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bakerman
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11-01-2021, 10:30 AM
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Re: How Many Americans Does it Take to Start a Car?

You think that bad, you should try to repair any car with all of todays fancy ecological requirements. The more unnecessary gadgets a machine has, the more things can go wrong, which requires a highly paid specialist to fix it. And, things ALWAYS go wrong.

Give me a 1960's car any day. Unlock the door with a key, insert same key in ignition switch and turn it. Car starts.

If it was not for "Big Brother", I'd strip my car to the bare bones and I'd have a lot less stress in my life.

Gone are the days when life was so very, very simple.

My 1968 Mustang GT 350 fastback, which, unfortunately, I no long have.


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11-01-2021, 03:10 PM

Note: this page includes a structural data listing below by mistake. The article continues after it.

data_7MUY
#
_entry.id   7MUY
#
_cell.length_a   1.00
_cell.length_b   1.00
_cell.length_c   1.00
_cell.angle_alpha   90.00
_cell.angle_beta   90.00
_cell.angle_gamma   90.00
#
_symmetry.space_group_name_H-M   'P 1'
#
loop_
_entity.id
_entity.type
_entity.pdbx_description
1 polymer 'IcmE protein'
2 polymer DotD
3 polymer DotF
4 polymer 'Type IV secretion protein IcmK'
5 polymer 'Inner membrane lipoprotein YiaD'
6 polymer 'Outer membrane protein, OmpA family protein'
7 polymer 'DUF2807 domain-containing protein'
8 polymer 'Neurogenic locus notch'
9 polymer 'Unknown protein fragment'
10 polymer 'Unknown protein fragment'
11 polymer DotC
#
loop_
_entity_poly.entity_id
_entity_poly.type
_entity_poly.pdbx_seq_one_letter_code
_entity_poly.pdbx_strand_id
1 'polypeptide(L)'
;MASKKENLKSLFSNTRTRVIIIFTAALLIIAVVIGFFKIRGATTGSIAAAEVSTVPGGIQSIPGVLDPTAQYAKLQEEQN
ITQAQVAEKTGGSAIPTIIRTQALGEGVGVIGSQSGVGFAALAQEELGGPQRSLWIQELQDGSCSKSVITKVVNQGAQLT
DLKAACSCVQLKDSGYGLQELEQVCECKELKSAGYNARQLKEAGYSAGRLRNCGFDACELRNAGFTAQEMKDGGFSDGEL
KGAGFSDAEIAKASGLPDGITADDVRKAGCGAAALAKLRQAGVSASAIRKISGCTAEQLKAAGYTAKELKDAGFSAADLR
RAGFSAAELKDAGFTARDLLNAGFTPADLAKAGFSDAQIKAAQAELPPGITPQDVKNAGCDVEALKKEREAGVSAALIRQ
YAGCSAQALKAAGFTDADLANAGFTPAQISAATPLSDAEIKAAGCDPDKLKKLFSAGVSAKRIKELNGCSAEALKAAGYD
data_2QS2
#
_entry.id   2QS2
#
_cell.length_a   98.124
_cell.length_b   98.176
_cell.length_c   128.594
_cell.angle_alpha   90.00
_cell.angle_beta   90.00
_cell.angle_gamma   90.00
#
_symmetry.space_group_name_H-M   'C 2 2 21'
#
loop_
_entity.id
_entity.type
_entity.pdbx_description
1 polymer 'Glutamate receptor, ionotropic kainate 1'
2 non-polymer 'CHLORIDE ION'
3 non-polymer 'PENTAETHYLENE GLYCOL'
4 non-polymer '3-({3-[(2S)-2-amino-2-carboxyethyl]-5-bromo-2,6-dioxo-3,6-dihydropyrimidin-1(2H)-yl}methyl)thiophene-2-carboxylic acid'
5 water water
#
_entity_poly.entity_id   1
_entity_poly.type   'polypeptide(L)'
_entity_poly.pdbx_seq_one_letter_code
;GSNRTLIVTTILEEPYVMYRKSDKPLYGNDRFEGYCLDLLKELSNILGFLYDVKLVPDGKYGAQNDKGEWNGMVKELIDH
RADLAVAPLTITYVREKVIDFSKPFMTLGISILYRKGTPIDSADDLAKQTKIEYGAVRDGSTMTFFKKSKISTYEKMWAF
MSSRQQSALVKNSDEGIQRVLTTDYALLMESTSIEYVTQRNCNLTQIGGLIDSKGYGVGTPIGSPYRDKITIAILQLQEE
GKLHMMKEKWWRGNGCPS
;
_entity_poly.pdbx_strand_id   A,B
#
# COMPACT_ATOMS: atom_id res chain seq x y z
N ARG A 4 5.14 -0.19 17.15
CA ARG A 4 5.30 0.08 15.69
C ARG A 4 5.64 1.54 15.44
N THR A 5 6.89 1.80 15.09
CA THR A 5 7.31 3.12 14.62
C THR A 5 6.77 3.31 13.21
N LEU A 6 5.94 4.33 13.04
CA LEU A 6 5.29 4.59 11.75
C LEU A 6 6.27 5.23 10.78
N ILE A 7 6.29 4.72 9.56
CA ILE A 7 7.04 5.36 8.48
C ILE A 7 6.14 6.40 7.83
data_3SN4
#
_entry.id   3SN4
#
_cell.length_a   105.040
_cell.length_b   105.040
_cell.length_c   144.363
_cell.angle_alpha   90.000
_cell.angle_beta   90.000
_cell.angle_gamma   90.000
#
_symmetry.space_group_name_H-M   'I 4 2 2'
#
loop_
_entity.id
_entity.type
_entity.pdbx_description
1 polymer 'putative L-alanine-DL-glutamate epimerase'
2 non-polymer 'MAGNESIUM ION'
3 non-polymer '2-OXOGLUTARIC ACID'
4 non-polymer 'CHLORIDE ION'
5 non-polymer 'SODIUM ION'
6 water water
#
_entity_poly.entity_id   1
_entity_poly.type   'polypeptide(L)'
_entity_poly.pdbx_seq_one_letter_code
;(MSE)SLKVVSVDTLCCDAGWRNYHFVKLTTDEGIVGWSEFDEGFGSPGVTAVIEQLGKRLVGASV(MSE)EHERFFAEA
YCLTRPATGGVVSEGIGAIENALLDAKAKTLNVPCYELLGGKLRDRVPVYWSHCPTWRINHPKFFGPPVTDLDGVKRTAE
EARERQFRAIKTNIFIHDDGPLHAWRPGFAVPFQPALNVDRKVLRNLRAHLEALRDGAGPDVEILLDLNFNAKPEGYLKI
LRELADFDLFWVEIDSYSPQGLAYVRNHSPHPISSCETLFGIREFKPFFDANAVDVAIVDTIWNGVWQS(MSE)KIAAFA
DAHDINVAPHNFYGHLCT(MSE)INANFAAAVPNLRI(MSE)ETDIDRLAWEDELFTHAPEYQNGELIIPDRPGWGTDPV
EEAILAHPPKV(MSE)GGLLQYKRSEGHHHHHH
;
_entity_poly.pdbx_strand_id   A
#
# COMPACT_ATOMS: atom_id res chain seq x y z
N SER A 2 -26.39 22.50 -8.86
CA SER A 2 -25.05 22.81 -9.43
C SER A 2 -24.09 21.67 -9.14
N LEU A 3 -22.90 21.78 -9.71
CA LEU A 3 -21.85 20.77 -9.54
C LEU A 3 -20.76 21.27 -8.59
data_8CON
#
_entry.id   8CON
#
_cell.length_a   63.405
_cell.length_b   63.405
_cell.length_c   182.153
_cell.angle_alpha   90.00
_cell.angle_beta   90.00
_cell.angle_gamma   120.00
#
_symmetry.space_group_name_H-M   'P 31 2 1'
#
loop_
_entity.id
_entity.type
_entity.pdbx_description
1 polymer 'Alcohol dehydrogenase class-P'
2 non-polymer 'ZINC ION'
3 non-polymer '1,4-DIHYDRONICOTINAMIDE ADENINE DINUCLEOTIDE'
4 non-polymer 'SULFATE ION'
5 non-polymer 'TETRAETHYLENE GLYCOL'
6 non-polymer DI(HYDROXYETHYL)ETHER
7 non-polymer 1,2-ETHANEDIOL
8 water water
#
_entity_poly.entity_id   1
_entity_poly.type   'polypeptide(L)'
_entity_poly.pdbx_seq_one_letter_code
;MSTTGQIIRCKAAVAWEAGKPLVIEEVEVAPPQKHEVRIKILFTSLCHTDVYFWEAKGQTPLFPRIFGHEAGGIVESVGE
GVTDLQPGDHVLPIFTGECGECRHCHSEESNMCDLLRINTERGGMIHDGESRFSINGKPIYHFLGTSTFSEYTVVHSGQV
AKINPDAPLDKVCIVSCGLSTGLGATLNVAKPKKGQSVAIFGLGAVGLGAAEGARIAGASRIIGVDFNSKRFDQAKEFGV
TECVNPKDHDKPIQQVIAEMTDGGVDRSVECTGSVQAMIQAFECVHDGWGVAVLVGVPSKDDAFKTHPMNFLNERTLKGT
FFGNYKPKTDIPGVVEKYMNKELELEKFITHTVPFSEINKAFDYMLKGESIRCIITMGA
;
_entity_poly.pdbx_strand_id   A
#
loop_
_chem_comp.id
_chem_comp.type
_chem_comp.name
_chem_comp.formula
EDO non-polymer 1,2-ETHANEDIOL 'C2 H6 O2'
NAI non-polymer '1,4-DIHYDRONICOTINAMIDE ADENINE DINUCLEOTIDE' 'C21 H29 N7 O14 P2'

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Re: How Many Americans Does it Take to Start a Car?

Originally Posted by Dextrous63 ->
Wonder if a pre-test for budding astronauts is to see if they can get an oven to turn on automatically.

Has anyone ever managed it successfully?
I used to do it regularly when I was wooing my Lovely Cousin with roast duck and all the trimmings.

My mum gave me her old oven when she had a new kitchen. The oven had a simple clock with two hands each turned by a small knob on the front. Red hand, turn to time on, black hand, turn to time off.
Bung it all in the oven, turn on the cooker itself, drive 25 miles to visit Lovely Cousin, hang around with the other half of my family for a bit, drive 25 miles back to my house, bung in the Yorkshire pudding, wait until it was threatening to blow the oven door off, make the gravy, then serve meal for two.
How could she resist me?

The oven we have now tells the time and the temperature on an infuriatingly complicated digital display that looks like it came out of the International Space Station.
It has never been used as a timer as it's far too complicated for a former aerospace enginerd like me or my highly intelligent Cousin.


Speaking of Americans and cars, I was amazed the first time I saw a car with an automated seat belt. It's already plugged in but stowed in line with the rear-view mirror. When you get in and close the door, it slides across the top of the front windscreen on a track, then turns the corner, slides along the top of the side window before stopping by the door pillar.